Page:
If your boots are holding moisture anywhere in them, they’re just ice lockers for your feet, and that’s bad news bears. You lose your toes, it’s game over, and life’s going to suck after that. There’s no going back from being the moron who just was too bored in winter and decided to go southbound on the Appalachian Trail, to losing toes, all because he has misplaced energy. That’s just stupid. They’re going to write articles about that forever, and I’m never going to live it down.
So, I’ve got to be smart, and I’ve got to be super task-oriented. I’ve got to be on the clock with everything. Every minute matters, every second matters, when you’re talking about hypothermia or frostbite. When you’re done hiking, you’ve got to take off all this sopping wet shit in the dark, and you’ve got to quickly put on all the dry shit in your heavy-ass pack before your core temperature drops to hypothermic levels. You’ve got to put all your wet shit in dry bags, and get in that sleeping bag before you freeze your butt off. Then, you wake up in the dark and you’ve got to put it back on soaking wet before it freezes on your body. And then you’ve got to get moving before you freeze in those wet clothes. You also only have eight hours of daylight in the day. You’re hiking half the day in the dark.
It’s going to feel like you’re never going to make it. I have all these doubts flooding my brain; I’m spiraling down the rabbit hole. I’m thinking about quitting on day two, and I’m thinking about lying about it. Like, What lie can I come up with to quit? That’s just not me. So I tell myself, Dude, just take it one step at a time. You don’t have to think about Mount Washington right now. All you’ve got to do is think about getting to the next shelter. That’s all you’ve got to do.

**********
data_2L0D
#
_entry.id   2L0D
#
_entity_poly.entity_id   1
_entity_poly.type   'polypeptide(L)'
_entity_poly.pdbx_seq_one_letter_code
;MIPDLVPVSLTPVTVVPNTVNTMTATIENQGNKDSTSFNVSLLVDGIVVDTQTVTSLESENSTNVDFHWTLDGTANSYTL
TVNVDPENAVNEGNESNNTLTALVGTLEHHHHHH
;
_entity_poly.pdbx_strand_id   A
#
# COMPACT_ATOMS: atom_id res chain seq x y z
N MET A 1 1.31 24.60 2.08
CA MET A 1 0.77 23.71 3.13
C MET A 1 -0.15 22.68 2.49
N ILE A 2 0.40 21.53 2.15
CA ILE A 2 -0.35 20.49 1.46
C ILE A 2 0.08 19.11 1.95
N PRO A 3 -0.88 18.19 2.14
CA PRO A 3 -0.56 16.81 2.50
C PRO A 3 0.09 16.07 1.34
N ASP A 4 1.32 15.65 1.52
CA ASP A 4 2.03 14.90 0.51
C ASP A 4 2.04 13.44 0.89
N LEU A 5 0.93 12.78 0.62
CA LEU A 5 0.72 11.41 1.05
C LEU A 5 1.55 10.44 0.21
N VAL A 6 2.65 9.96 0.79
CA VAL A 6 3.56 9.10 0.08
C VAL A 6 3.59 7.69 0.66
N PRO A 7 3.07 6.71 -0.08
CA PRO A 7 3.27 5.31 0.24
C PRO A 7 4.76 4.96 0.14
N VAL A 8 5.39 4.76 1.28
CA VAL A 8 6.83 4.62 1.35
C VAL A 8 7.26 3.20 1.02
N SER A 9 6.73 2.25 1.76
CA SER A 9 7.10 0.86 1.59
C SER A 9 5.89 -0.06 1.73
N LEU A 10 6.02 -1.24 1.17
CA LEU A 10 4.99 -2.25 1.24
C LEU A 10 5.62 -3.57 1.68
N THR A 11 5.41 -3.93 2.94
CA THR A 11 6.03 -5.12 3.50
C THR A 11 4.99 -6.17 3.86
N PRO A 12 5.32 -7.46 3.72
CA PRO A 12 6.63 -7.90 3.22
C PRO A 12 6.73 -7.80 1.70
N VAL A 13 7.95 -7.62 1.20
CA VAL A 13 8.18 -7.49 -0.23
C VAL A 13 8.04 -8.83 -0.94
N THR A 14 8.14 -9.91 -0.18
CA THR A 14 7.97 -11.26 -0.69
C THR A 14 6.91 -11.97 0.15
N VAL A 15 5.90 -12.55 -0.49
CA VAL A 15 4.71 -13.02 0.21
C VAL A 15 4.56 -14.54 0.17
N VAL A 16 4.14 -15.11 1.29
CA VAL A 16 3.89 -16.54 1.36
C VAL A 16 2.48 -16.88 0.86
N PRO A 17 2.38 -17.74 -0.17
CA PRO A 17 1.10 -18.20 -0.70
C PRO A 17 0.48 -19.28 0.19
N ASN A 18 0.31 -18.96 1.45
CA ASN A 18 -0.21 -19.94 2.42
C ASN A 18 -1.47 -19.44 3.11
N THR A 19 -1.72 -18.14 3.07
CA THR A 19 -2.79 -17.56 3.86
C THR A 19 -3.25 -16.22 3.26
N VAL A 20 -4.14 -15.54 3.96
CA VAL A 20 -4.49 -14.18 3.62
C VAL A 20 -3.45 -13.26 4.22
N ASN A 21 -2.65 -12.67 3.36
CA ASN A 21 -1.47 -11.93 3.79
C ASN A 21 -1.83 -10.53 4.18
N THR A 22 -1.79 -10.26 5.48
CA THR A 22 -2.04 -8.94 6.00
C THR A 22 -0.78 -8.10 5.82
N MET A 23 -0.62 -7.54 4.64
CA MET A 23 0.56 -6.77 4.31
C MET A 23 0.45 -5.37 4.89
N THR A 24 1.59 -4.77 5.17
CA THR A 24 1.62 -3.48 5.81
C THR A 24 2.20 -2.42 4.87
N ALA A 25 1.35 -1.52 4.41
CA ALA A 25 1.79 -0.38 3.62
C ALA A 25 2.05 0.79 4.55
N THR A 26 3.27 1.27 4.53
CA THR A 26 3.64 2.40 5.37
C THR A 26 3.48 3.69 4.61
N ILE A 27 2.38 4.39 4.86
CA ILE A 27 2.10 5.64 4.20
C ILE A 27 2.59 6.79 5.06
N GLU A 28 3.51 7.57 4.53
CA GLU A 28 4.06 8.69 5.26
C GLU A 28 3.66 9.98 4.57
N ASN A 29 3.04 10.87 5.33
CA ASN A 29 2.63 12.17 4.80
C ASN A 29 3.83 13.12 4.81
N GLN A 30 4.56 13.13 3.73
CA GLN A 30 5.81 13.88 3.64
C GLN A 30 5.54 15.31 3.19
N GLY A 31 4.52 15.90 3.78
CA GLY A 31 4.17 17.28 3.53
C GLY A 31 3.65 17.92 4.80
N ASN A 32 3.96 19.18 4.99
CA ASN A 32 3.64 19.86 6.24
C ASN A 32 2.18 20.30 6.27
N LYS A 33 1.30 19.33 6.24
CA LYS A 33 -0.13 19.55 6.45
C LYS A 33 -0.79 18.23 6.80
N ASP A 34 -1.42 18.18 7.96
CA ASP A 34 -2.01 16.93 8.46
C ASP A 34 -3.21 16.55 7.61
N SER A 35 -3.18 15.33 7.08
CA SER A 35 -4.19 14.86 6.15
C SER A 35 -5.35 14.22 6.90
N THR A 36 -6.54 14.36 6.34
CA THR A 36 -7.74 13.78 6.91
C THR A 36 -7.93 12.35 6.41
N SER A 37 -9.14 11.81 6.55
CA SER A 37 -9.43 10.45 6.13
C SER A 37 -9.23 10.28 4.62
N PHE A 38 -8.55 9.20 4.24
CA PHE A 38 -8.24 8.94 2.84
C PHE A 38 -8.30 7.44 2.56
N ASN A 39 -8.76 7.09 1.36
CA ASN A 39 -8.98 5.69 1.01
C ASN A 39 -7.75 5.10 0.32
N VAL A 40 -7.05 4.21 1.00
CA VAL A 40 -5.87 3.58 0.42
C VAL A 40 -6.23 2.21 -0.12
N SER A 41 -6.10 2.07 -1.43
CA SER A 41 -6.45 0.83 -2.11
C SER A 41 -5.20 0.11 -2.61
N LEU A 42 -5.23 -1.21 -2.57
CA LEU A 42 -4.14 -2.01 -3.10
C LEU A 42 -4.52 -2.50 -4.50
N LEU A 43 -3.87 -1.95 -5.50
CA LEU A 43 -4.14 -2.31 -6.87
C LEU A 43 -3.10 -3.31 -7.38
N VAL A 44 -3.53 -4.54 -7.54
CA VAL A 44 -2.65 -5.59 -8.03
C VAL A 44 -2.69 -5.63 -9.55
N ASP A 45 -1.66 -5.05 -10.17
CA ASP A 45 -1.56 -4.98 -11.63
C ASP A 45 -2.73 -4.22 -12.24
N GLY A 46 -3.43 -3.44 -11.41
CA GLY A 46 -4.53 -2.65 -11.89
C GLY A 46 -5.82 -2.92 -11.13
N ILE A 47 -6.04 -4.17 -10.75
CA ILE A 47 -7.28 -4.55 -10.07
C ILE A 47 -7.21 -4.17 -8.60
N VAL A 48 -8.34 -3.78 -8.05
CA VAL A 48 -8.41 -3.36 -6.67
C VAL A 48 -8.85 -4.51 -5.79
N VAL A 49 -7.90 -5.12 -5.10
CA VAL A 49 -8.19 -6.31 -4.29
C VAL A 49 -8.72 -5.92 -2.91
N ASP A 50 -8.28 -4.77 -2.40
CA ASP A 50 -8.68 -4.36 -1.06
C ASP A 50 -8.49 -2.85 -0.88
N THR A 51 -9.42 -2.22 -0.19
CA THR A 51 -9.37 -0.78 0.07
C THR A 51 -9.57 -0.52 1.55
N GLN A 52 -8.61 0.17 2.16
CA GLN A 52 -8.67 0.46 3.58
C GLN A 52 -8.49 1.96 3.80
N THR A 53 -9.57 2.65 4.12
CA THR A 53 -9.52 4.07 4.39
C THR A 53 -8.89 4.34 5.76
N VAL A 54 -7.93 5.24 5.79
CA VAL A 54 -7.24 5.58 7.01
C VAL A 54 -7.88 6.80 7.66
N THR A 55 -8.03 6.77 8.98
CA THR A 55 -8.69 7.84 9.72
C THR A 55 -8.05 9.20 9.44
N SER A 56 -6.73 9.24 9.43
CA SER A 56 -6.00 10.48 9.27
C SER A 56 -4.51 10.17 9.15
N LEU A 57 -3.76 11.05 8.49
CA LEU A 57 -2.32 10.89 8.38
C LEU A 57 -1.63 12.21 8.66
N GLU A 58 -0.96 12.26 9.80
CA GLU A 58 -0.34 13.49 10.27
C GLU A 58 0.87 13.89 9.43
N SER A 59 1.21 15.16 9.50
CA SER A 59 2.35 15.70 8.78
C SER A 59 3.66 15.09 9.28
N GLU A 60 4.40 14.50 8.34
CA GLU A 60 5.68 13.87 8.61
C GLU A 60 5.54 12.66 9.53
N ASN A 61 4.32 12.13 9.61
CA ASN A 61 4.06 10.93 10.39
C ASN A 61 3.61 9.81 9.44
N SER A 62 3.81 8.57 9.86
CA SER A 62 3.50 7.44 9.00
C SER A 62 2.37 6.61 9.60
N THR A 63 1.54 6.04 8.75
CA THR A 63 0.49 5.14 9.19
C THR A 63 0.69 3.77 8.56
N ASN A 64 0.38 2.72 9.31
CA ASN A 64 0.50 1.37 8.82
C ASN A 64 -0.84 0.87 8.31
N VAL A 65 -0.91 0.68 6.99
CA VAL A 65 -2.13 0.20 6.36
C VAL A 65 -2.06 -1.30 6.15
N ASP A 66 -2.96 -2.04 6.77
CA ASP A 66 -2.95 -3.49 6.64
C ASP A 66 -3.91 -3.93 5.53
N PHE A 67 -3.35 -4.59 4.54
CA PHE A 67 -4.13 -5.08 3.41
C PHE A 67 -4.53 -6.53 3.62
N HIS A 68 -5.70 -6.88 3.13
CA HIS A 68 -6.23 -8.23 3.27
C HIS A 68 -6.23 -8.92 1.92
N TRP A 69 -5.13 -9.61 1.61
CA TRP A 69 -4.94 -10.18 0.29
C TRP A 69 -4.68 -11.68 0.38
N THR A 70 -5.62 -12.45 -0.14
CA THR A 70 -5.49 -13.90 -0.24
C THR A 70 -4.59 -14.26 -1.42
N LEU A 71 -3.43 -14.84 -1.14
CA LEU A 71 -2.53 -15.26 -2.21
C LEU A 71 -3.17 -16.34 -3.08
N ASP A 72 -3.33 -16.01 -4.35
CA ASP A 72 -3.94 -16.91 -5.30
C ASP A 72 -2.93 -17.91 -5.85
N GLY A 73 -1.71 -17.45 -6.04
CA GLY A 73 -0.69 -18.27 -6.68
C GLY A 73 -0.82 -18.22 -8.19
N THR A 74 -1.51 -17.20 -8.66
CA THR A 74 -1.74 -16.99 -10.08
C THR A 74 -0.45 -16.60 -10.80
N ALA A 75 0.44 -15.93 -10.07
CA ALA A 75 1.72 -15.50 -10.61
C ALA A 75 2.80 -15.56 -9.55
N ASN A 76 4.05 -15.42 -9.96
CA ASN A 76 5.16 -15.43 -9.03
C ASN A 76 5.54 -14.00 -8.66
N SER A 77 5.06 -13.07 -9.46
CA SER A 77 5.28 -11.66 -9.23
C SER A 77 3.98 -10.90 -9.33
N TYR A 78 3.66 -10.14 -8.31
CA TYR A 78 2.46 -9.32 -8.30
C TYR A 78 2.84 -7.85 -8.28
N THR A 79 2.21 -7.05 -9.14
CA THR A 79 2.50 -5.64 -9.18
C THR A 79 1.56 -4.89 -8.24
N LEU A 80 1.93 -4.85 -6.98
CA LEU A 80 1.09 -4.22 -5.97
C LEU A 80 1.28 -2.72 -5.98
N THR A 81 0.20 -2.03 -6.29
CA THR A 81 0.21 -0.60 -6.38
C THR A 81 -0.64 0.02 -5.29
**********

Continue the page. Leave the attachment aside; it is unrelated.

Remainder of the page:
You can’t think about the end of the thru hike. It’s a five month journey, so thinking about the end, you are losing your ability to get through the day because the challenge is too insurmountable. So you just have to break it down into these much, much smaller increments. Each mile is so hard. I’m just thinking about getting to the next place where I either can get water or eat a bar, or getting to the next shelter every day.
That’s what I did. From, or Mount Katahdin to Springer Mountain in Georgia, 2200 miles. I felt like I beat the crux of winter working through the deepest, darkest doubts of fear. There’s no substitute for doing that. For being at your lowest low and thinking that you can’t, and then persevering through that feeling and actually completing the challenge that you set out to do.
It just opens up pathways of if you think it, you can do it. I don’t just think it. Now I know it.
By not letting your fears dictate what you are actually capable of motivating yourself to do, you can find yourself realizing experientially that you are capable of whatever you think up.
Thomas Gathman is a professional walker and biker of outrageously long distances. During the production of this episode, Thomas was nearing the completion of his latest trek, a nearly 6,000- mile-long bike packing trip. You can follow him on his many adventures on Instagram @therealhikingviking.